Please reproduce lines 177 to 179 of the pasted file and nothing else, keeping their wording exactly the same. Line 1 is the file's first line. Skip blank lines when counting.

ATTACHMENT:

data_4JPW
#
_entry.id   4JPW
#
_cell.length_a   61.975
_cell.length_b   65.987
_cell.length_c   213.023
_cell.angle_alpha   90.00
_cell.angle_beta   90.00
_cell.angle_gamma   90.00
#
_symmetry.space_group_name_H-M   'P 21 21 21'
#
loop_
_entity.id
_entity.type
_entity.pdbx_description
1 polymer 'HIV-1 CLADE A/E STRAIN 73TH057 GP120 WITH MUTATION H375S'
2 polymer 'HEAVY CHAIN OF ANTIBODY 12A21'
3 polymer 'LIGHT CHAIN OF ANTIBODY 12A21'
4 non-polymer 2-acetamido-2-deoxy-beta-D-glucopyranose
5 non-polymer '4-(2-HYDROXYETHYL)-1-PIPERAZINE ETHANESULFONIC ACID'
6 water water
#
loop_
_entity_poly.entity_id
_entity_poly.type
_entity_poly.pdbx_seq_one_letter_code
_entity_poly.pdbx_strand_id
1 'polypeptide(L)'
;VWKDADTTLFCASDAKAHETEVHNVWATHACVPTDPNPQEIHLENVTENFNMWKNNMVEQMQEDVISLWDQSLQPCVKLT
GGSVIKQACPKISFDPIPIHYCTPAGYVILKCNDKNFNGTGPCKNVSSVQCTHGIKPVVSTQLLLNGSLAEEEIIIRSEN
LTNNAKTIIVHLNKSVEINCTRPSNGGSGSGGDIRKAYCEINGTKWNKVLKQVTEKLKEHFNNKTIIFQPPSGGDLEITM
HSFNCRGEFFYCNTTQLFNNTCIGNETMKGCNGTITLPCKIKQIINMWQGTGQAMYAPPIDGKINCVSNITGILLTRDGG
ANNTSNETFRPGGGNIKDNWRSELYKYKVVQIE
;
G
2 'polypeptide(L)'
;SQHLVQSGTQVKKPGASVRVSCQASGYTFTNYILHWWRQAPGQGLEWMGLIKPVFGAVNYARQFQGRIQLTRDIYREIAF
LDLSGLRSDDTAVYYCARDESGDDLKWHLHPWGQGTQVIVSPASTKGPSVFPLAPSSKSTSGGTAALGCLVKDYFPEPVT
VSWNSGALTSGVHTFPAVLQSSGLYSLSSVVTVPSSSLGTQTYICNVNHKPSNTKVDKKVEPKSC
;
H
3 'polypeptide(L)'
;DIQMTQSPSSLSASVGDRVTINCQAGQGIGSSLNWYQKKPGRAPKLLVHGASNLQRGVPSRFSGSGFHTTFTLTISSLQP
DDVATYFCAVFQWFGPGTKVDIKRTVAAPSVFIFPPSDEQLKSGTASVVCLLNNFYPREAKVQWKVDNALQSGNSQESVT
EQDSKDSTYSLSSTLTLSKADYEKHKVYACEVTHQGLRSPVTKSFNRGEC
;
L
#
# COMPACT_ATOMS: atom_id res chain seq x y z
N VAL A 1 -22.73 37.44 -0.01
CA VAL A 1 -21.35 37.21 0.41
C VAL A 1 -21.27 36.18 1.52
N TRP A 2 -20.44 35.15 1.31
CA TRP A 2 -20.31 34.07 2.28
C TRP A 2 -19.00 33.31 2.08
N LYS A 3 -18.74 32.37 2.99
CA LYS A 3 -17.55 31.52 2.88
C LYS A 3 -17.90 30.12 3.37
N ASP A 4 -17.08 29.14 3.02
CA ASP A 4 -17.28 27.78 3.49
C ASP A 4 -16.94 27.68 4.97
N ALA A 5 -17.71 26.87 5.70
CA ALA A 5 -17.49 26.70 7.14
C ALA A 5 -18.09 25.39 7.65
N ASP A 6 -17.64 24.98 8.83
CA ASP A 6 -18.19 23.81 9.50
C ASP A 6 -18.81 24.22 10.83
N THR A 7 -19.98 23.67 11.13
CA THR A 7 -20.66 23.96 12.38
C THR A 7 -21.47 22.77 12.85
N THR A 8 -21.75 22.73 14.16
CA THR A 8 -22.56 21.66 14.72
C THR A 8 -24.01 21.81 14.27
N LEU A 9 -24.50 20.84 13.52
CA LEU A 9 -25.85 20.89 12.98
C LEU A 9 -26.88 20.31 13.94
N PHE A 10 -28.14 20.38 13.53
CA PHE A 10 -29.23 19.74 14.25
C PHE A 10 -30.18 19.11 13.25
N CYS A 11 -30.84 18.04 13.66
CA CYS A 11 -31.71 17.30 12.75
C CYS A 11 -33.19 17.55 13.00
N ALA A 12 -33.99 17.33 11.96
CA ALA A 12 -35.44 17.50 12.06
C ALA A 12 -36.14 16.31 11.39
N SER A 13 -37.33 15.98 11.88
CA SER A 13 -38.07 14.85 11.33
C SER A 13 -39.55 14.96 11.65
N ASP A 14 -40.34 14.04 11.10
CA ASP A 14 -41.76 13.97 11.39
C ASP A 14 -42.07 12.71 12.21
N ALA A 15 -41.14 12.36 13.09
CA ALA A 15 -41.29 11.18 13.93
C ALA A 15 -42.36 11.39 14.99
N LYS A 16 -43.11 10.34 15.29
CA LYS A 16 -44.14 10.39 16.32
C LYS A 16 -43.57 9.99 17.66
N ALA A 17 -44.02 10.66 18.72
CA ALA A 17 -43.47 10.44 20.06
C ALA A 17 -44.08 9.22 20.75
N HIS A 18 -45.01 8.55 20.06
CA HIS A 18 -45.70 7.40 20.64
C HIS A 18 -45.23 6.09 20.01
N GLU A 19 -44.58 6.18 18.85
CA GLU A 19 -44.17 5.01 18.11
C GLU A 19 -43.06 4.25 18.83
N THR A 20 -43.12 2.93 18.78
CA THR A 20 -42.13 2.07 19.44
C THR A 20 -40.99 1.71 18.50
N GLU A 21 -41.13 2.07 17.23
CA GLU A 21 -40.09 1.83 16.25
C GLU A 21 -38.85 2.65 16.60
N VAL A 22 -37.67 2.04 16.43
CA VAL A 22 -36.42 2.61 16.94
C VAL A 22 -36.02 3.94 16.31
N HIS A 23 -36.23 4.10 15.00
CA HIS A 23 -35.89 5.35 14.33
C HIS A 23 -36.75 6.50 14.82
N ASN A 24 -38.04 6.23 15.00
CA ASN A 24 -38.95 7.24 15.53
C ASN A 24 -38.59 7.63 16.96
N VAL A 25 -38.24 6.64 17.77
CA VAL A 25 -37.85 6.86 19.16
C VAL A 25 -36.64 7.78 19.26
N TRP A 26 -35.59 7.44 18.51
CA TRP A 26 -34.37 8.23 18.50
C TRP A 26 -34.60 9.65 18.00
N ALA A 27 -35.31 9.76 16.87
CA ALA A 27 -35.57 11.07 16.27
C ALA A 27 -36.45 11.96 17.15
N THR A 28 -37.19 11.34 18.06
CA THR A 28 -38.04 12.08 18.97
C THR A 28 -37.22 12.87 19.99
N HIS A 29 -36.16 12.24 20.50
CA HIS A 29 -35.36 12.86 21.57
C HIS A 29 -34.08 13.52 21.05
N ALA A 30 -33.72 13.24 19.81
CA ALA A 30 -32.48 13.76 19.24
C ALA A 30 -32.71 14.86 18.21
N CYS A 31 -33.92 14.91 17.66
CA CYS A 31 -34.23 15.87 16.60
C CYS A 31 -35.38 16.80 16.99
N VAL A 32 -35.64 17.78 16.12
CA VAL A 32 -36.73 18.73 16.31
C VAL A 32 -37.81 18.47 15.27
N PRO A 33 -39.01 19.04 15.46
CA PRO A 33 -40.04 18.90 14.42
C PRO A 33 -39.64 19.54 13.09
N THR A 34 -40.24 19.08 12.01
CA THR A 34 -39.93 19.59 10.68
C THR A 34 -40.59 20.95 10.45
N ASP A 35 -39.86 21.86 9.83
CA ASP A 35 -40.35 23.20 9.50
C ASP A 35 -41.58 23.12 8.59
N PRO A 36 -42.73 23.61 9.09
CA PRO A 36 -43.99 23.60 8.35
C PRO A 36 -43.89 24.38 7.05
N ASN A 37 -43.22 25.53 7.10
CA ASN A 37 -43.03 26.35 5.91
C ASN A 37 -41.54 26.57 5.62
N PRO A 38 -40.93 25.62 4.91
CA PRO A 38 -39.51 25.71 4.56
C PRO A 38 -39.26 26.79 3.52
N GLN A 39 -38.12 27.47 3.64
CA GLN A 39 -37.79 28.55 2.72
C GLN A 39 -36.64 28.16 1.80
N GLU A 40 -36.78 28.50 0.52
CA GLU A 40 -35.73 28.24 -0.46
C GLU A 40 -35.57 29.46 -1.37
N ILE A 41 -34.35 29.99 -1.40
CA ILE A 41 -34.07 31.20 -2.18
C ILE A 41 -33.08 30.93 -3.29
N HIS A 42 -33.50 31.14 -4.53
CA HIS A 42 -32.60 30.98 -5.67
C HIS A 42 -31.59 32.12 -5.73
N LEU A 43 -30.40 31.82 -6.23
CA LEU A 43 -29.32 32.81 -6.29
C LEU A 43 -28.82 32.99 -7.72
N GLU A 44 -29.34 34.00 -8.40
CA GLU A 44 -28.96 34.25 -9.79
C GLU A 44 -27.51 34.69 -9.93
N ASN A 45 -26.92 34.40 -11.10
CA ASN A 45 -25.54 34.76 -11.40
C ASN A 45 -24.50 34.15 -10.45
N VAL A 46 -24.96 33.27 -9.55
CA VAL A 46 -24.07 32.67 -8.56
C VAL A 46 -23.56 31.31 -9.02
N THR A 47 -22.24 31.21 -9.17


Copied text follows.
C HIS A 42 -31.59 32.12 -5.73
N LEU A 43 -30.40 31.82 -6.23
CA LEU A 43 -29.32 32.81 -6.29